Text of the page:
Those, my Lords, are a few of the minor points which, over a period of time, in discussion, in correspondence and in debates, have been raised about the whole education scene at the present time. I hope that there will be room at some time in the near future—though maybe it is too much to hope—for the Government to issue a Green Paper or a White Paper dealing with some of the more important subjects which are not being touched upon: the democratisation of education; the rights of governors and managers; representation of teachers and parents on boards of governors and managers; the powers of headmasters, and the length of tenure of headmasters. All these matters, I think, need to be talked about. We are trying to educate people for a democratic society. I do not think we can do that except in some form of democratic structure.

Then, my Lords, there is the whole European dimension. I will not talk about that now, except to say that there appear to be a large number of questions which going into Europe raises in the education field and which we are not debating sufficiently, though, thanks to the noble Lord, Lord Bowden, we shall have an opportunity of debating at least one facet of this subject in the near future. I think the whole question of education and community, of integrating schools in communities and communities in schools; of using resources for the benefit of adults as well as of children; of what kind of democratic control a community should have over the schools in its areas, over the relationship between a community and a school, should be fully debated. We should be talking a lot more about choice. I am not at all clear that the Secretary of State is very logical on questions of choice. She talks a lot about parental choice, choice of schools, but, as I have said before, there is a degree to which local education authorities have been cheated of a chance to use responsible choice in using the resources which are allocated to them.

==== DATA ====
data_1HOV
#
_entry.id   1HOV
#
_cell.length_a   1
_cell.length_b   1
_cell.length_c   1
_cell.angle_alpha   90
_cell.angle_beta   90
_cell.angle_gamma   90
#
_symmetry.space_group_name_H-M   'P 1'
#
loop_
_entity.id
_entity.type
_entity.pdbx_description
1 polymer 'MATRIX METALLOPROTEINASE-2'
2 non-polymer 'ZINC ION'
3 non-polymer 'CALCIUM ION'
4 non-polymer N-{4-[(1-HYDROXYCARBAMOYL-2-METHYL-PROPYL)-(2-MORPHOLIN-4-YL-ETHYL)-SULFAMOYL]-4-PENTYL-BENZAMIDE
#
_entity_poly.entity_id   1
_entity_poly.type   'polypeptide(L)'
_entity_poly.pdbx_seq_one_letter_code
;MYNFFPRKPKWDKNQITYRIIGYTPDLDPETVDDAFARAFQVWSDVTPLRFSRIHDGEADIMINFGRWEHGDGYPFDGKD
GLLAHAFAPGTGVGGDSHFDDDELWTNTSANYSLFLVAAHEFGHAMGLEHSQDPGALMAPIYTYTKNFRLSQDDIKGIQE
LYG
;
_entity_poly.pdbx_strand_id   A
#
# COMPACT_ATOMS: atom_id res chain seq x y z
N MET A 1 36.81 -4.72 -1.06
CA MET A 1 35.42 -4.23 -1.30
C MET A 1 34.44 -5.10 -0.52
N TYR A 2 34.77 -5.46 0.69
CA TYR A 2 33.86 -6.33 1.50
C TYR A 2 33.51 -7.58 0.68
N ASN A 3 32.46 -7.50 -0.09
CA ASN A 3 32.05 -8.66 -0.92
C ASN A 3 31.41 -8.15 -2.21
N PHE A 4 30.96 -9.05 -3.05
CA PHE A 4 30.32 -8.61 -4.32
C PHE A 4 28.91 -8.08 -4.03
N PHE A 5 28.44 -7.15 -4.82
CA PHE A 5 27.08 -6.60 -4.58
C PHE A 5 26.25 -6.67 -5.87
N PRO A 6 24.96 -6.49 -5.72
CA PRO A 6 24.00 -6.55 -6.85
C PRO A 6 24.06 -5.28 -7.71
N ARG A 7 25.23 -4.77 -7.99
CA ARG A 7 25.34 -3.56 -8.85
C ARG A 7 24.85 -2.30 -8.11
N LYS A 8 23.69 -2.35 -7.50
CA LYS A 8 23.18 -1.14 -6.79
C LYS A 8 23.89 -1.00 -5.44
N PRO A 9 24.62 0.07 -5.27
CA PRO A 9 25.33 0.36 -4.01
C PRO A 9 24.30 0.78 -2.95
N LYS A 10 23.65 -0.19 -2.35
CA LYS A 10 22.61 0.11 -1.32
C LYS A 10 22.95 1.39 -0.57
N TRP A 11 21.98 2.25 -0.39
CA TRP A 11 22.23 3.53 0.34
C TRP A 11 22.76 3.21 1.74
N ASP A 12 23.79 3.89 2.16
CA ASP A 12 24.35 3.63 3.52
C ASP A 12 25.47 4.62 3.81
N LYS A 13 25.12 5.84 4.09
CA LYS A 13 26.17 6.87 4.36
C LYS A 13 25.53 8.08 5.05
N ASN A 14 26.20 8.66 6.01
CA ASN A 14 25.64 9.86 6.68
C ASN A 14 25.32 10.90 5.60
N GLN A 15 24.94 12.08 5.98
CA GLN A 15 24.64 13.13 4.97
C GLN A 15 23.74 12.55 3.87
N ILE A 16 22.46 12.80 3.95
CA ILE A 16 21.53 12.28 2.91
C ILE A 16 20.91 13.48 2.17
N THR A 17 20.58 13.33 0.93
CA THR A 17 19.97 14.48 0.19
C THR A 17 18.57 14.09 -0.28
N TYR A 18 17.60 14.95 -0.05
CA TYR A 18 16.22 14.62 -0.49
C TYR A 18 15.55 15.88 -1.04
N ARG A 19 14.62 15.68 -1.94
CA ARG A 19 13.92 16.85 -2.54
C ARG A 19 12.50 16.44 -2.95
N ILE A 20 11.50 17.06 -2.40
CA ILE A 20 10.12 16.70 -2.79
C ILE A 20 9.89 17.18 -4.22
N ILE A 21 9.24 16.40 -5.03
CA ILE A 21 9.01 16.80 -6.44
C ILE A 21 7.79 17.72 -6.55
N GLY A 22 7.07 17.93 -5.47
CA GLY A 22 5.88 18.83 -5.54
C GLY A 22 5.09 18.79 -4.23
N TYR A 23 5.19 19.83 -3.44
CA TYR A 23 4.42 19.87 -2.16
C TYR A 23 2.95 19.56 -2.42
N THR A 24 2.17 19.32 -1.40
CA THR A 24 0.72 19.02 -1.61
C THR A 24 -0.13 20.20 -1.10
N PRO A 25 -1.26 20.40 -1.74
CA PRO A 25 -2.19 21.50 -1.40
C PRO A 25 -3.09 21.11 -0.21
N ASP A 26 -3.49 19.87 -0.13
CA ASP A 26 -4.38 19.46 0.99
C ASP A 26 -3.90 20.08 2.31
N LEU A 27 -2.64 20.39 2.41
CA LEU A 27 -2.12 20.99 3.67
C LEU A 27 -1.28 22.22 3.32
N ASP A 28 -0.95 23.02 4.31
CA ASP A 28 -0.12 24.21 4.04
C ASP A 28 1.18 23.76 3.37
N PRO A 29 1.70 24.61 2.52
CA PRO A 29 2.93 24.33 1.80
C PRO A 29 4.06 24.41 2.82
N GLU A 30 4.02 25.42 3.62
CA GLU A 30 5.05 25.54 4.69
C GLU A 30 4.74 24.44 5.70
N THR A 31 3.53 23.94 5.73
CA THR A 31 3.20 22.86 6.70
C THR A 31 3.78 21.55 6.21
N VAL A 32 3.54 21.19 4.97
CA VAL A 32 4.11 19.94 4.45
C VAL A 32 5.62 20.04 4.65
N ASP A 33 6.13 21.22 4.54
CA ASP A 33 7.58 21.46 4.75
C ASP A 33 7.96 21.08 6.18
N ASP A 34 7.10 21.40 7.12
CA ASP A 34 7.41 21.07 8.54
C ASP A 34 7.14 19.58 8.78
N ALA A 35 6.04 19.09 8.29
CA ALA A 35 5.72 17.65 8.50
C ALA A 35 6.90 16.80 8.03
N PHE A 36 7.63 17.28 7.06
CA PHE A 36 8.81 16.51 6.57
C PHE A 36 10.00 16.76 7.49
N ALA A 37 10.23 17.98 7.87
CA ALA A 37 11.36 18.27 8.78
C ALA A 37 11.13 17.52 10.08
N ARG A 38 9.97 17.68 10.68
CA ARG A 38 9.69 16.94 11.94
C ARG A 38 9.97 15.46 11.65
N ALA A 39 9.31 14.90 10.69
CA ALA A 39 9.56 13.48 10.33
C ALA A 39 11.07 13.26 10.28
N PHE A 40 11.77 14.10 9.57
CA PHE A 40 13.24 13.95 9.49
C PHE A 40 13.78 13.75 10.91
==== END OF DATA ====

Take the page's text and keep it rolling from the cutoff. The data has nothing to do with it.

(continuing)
It seems strange that a Secretary of State who goes on about choice in such a way should have used such an immense hammer to crack the nut of school meals and school milk, thus taking away choice in an extremely small but rather valuable portion of the educational system. We may see an attrition of choice in the plans for the colleges of education, particularly the fact that many of the smaller ones are possibly to go by the board. There is room for a debate on this subject.

Another subject we ought to be talking about slightly more than we are is that, although I am thoroughly in favour of raising the school-leaving age, I do not think the adaptation of the curriculum and what goes on in schools should be entirely devoted to what happens in the last year. The fact that the school-leaving age has been raised to 16 should make us look again at the whole area between 13 and 16, 13 being roughly the moment in the school life when there seems to be a strong revolt against schools and the school curriculum as it is at the moment. There should be a rethinking of the curriculum during those three years as a result of ROSLA. A more flexible pattern is being thought about in connection with the 16 to 19 age group, and particularly in the Labour Green Paper that I mentioned.